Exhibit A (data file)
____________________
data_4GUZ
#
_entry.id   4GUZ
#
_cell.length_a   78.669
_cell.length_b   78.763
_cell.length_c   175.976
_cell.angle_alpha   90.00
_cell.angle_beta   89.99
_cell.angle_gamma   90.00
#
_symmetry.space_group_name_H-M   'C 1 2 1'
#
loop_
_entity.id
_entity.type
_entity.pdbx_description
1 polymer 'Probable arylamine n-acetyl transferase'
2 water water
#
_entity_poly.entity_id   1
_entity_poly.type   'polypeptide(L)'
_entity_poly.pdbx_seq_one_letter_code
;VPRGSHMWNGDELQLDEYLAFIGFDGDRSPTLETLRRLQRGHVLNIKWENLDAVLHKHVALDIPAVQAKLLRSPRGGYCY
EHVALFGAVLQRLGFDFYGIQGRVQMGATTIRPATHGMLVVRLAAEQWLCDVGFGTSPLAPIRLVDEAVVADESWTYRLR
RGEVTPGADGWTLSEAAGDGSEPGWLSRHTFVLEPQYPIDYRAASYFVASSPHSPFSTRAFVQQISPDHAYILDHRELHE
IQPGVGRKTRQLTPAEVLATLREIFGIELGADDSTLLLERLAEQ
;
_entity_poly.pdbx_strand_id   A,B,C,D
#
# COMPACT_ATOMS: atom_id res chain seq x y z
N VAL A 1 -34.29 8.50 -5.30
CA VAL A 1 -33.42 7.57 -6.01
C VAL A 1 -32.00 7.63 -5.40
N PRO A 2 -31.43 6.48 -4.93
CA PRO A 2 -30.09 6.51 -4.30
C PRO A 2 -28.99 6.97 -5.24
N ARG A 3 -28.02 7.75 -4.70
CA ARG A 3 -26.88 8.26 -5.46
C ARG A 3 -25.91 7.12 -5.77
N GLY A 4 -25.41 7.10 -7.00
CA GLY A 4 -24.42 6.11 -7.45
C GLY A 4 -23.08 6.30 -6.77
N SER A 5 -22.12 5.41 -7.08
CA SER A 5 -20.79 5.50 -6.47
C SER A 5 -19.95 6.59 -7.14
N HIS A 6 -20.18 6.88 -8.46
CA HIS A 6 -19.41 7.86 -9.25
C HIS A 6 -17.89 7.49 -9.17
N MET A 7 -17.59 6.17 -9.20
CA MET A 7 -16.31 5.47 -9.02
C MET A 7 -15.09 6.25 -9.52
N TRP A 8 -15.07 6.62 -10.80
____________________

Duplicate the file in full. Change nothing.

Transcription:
data_4GUZ
#
_entry.id   4GUZ
#
_cell.length_a   78.669
_cell.length_b   78.763
_cell.length_c   175.976
_cell.angle_alpha   90.00
_cell.angle_beta   89.99
_cell.angle_gamma   90.00
#
_symmetry.space_group_name_H-M   'C 1 2 1'
#
loop_
_entity.id
_entity.type
_entity.pdbx_description
1 polymer 'Probable arylamine n-acetyl transferase'
2 water water
#
_entity_poly.entity_id   1
_entity_poly.type   'polypeptide(L)'
_entity_poly.pdbx_seq_one_letter_code
;VPRGSHMWNGDELQLDEYLAFIGFDGDRSPTLETLRRLQRGHVLNIKWENLDAVLHKHVALDIPAVQAKLLRSPRGGYCY
EHVALFGAVLQRLGFDFYGIQGRVQMGATTIRPATHGMLVVRLAAEQWLCDVGFGTSPLAPIRLVDEAVVADESWTYRLR
RGEVTPGADGWTLSEAAGDGSEPGWLSRHTFVLEPQYPIDYRAASYFVASSPHSPFSTRAFVQQISPDHAYILDHRELHE
IQPGVGRKTRQLTPAEVLATLREIFGIELGADDSTLLLERLAEQ
;
_entity_poly.pdbx_strand_id   A,B,C,D
#
# COMPACT_ATOMS: atom_id res chain seq x y z
N VAL A 1 -34.29 8.50 -5.30
CA VAL A 1 -33.42 7.57 -6.01
C VAL A 1 -32.00 7.63 -5.40
N PRO A 2 -31.43 6.48 -4.93
CA PRO A 2 -30.09 6.51 -4.30
C PRO A 2 -28.99 6.97 -5.24
N ARG A 3 -28.02 7.75 -4.70
CA ARG A 3 -26.88 8.26 -5.46
C ARG A 3 -25.91 7.12 -5.77
N GLY A 4 -25.41 7.10 -7.00
CA GLY A 4 -24.42 6.11 -7.45
C GLY A 4 -23.08 6.30 -6.77
N SER A 5 -22.12 5.41 -7.08
CA SER A 5 -20.79 5.50 -6.47
C SER A 5 -19.95 6.59 -7.14
N HIS A 6 -20.18 6.88 -8.46
CA HIS A 6 -19.41 7.86 -9.25
C HIS A 6 -17.89 7.49 -9.17
N MET A 7 -17.59 6.17 -9.20
CA MET A 7 -16.31 5.47 -9.02
C MET A 7 -15.09 6.25 -9.52
N TRP A 8 -15.07 6.62 -10.80